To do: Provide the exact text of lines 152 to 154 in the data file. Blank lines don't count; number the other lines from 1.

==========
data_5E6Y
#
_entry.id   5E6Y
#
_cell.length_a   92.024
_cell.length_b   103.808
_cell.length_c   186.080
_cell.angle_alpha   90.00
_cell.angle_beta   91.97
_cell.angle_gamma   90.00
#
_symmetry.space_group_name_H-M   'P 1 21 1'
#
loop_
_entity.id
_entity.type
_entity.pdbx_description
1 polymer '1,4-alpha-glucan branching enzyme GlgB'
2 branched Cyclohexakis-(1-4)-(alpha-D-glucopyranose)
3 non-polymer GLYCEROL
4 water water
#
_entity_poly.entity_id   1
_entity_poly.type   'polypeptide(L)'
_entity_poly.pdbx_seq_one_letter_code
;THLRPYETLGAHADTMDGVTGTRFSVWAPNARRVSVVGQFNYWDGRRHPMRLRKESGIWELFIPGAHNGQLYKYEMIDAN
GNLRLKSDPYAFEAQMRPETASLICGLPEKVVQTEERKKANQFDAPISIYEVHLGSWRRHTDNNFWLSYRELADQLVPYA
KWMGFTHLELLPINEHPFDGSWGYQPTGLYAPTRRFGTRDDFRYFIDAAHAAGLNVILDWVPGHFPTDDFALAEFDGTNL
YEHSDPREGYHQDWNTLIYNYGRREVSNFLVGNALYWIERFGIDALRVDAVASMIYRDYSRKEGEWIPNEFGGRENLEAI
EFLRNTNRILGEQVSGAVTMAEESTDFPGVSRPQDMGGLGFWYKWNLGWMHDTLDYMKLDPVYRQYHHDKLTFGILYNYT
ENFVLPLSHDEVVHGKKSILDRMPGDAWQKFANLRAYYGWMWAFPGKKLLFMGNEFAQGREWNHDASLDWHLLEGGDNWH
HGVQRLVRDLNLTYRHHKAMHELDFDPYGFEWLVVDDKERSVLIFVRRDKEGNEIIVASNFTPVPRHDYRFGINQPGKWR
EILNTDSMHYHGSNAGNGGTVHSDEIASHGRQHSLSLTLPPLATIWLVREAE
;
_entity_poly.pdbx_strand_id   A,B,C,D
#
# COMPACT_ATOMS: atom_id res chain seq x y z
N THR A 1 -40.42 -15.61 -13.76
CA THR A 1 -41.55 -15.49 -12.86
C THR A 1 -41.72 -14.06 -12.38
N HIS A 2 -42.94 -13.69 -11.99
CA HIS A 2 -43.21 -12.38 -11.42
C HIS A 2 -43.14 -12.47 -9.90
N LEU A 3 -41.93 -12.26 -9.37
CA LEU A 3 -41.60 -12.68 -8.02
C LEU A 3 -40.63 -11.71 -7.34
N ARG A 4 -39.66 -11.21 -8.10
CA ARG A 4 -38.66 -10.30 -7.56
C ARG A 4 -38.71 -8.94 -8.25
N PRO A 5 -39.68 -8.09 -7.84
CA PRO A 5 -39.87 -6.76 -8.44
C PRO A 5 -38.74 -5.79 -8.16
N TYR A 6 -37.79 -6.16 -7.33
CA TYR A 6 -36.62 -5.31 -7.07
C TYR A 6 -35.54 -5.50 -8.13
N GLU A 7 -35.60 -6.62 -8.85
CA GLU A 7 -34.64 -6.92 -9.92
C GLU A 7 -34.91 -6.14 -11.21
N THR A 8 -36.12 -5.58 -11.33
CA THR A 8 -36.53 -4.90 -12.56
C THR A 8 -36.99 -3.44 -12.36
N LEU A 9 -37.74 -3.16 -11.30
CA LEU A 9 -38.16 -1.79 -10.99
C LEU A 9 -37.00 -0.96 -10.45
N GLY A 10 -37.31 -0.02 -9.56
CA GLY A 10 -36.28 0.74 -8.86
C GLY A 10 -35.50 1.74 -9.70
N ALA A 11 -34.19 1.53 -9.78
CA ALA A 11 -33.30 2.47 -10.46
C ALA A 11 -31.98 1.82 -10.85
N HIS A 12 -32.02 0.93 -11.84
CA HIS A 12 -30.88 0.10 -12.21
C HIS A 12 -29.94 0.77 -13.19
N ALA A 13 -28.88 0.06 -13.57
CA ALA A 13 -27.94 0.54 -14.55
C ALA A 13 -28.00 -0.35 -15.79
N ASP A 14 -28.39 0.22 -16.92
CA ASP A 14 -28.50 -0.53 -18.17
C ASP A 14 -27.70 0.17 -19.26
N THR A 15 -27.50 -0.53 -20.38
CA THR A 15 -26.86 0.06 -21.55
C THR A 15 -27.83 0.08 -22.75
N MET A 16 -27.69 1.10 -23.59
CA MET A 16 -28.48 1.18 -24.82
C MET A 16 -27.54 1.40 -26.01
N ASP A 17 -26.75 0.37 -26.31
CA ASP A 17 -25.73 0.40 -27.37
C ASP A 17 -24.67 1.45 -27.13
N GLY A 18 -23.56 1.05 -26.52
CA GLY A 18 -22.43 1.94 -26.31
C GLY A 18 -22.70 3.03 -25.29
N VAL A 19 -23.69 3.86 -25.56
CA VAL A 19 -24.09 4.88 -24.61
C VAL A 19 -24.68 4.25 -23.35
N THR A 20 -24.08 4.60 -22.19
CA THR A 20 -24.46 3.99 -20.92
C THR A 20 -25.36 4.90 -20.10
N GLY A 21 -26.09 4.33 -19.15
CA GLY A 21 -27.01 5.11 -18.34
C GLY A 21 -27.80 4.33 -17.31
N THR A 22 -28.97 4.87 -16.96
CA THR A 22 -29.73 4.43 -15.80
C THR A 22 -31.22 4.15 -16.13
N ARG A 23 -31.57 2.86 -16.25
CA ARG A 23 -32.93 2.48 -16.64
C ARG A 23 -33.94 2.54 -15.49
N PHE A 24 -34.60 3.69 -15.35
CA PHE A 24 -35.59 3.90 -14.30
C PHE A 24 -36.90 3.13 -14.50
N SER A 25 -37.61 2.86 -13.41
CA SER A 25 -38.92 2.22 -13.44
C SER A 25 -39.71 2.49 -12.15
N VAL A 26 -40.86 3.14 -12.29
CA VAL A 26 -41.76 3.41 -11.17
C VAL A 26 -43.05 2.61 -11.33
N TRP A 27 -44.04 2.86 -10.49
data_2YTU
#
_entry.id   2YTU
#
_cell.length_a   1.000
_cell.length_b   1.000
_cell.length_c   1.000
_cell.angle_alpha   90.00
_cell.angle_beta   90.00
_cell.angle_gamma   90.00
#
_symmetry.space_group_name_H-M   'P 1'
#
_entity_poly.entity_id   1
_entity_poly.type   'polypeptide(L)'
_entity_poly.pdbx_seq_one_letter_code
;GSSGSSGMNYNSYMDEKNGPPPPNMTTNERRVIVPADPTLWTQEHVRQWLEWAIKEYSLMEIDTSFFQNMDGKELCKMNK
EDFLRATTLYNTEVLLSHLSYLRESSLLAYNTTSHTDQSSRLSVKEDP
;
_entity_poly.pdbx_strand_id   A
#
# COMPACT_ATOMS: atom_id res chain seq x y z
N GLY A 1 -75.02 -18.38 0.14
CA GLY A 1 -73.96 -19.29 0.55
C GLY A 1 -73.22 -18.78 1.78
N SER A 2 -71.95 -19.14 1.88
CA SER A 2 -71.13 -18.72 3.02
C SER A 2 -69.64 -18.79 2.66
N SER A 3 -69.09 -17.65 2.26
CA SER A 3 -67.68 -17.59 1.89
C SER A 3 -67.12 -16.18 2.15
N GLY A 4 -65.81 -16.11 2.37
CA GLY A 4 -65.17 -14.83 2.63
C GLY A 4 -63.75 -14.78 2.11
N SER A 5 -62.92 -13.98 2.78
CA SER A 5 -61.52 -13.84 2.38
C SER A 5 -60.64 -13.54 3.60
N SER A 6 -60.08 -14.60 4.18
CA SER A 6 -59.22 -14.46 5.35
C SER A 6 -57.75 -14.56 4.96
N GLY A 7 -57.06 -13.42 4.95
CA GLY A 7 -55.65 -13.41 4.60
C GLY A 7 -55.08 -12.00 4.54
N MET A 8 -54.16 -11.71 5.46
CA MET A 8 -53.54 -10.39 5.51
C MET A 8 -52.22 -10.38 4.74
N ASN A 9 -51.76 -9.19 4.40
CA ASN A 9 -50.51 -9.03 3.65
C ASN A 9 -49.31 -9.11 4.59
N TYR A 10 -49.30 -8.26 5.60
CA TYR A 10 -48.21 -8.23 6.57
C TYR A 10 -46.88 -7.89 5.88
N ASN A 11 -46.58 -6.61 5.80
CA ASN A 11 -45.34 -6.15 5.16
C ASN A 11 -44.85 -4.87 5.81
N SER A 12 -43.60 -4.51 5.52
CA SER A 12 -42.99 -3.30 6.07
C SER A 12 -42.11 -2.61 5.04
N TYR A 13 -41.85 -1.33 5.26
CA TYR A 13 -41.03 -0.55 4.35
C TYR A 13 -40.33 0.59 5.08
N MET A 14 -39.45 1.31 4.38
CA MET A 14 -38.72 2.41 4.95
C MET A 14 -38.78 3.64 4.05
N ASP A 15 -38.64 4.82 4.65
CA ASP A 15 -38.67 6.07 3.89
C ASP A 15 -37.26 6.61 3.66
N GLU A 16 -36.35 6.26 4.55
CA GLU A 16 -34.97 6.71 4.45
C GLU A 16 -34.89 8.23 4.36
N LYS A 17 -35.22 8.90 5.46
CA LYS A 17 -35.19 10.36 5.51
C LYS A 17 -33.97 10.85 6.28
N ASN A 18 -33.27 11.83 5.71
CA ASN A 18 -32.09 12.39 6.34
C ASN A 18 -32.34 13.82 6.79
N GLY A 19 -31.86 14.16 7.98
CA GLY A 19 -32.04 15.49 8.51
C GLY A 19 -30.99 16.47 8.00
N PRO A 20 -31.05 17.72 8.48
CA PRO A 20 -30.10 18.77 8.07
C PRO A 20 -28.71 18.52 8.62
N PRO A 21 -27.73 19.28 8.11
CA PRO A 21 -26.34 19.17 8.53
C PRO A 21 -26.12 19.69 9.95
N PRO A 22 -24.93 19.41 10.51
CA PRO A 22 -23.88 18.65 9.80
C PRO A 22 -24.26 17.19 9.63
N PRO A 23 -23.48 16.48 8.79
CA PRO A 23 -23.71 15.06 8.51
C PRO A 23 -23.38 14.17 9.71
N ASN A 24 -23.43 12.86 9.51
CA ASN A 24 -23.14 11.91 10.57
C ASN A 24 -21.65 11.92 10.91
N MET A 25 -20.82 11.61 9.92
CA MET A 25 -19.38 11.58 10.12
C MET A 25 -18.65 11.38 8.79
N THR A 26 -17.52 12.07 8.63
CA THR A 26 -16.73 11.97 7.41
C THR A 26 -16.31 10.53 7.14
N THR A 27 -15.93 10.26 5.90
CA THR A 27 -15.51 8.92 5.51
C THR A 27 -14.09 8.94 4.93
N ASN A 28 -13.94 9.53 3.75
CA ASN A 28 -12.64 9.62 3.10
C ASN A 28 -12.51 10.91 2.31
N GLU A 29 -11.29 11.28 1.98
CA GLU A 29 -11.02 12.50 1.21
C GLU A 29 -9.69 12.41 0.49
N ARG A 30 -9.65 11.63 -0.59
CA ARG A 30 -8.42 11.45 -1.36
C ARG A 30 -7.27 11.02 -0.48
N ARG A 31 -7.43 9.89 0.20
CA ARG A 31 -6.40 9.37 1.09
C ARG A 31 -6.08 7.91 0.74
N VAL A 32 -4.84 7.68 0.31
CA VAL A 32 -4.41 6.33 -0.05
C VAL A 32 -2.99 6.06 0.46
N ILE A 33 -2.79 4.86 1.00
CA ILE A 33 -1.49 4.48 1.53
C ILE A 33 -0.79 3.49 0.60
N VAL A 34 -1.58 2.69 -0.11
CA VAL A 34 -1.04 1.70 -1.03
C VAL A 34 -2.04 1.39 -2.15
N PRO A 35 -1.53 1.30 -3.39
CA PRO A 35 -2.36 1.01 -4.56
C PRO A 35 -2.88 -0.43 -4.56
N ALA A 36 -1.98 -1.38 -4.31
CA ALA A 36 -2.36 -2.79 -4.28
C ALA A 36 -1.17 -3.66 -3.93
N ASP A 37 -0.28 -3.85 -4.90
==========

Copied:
CA SER A 5 -61.52 -13.84 2.38
C SER A 5 -60.64 -13.54 3.60
N SER A 6 -60.08 -14.60 4.18